[Singing. For wise men are grown foppisb; And know not how their wits ' to wear,

Their manners are so apish. Lear. When were you wout to be so full of songs, sirrah?

Fool. I have us'd it, nuncle, e'er fince thou mad'it thy daughters thy 8 mothers; for when thou gav'st them the rod, and put'st down thy own breeches, Then they for sudden joy did weep,

[Singing. And I for forrow sung, That such a king should play bo-beep,

And go the "fools among. Pr’ythee, nuncle, keep a schoolmaster that can teach thy fool to lye; I would fain learn to lye.

So the il q. the 2d q. and the rest omit the.
2 The fo's and R. read, Nuncle, give me an egg, and, &c.
1 The ift f. reads crowns.
b ). reads crown for one.
W. reads froth, i. e. truth, for so.

P. and all after read ne'er bad lefs, &c.
The qu's read wit tor grace,
The qo's reid do for 19.
Tie qu’s read morher.
The itt and 24 fo's read foole.

Lear.

Lear. i If you lye, k firrah, we'll have you u hipp'd.

Fool. I marvel what kin thou and thy daughters are: they'll have me wlipt for speaking true; thou wilt have me whip for lying; and sometimes I ain whipt for Folding my peace, I had rather be any kinil of thing than a fool, and yet I would not be thee, nnacle; thou hast pared thy wit o' both fides, and left nothing i'ih' middle; here comes one o'th' parings.

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Leir. How now, daughter? what makes that frontlet on? You are too much of late i th' frown.

Fool. Thou wast a pretty fellow, when thou hadīt no need to care for her 1 frown ; m now thou art an O without ą, figure: I am better than thou art now; I am a fool, thou art nothing. ---Yes, forsooth, I will hold my tongue ; [te Gonerill] fo your face bids me, tho' you say nothing.

Mum, mum, he that keeps n neither crust nor crumb,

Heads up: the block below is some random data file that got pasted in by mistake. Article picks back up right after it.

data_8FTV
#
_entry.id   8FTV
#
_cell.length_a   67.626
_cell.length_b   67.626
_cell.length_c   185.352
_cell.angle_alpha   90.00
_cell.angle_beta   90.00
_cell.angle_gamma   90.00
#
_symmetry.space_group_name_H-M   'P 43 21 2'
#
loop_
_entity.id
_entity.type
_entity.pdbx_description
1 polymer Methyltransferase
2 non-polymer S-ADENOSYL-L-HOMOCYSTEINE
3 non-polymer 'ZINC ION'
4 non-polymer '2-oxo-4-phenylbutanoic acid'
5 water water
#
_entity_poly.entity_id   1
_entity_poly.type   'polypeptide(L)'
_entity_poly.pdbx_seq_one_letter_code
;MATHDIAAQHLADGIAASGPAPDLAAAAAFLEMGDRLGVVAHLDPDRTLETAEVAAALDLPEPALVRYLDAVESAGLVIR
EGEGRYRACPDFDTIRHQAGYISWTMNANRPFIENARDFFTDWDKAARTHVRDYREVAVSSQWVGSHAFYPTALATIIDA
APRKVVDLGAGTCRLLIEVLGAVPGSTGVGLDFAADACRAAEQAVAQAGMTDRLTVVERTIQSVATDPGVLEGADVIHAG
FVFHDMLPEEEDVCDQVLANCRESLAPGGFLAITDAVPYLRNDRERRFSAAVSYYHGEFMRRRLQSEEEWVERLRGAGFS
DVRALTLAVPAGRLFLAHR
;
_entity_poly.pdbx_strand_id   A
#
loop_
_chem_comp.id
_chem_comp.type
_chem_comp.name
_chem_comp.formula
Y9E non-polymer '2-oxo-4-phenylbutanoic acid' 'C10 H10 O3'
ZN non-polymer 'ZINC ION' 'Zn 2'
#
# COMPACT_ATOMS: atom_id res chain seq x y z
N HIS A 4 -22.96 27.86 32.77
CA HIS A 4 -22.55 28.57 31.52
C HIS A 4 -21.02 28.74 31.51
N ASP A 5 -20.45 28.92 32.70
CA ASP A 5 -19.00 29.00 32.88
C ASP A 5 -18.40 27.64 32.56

Weary of all, shall want some.

[Singing o That's a Meal'd peascod.

Gon. Not only, sir, P this your all-licens'd fool, But I other of your insolent retinue,

i The ist q. the fo’s, and R. read and for if.
* The qu’s omit firrab.
I So the qu's; the rest frowning.
m The ad q. reads thou for now.

So the qu’s; all the rest nor,
o W. reads thou'rt for that's.
P 7. reads thus.

J. reads others.

Do

Do hourly carp and quarrel, breaking forth.
ka rank, and not to be endured riots, 'fir.
Is had thought, by making this well-known unto you,

To have found a fafe redress; but now grow fearfui,
By what yourself too late have spoke and done,
That you protect this course, and put u it on
By your allowance; if you should, the fault
Would not 'scape censure, nor the w redresses Nleep,
Which, in the tender of a wholesome weal,
Might in their working do you that offence,
* Which else were shame, that then necessity
y Will call discreet ? proceeding.

Fool. For you know, nuncle,
The hedge sparrow fed the cuckow so long,
That a it had its head bit off by jts young.
So out went the candle, and we were left darkling.

Lear. Are you our daughter ?

Gon. « Come, fir;
I would you would make use of e that good wisdom,

T. W. and J. omit sir. $ So all before P. who omits had; followed by the rest. "So all before P. who alters it, t' bave; followed by the resta u The qo's omit it. w The qu's read redresje. * The qu's read that for which,

The qu’s read must for will. 3 The qu's read proceedings.. * The ist f, reads its. b The qu's read it. • The qu's read be it for by its. d All but the qu’s omit come, fir.

' So the qu's; all the rest your for that. If we read your, we make the nezt clause of the sentence, wbercof I know you are fraught, unnecessary.

Whereof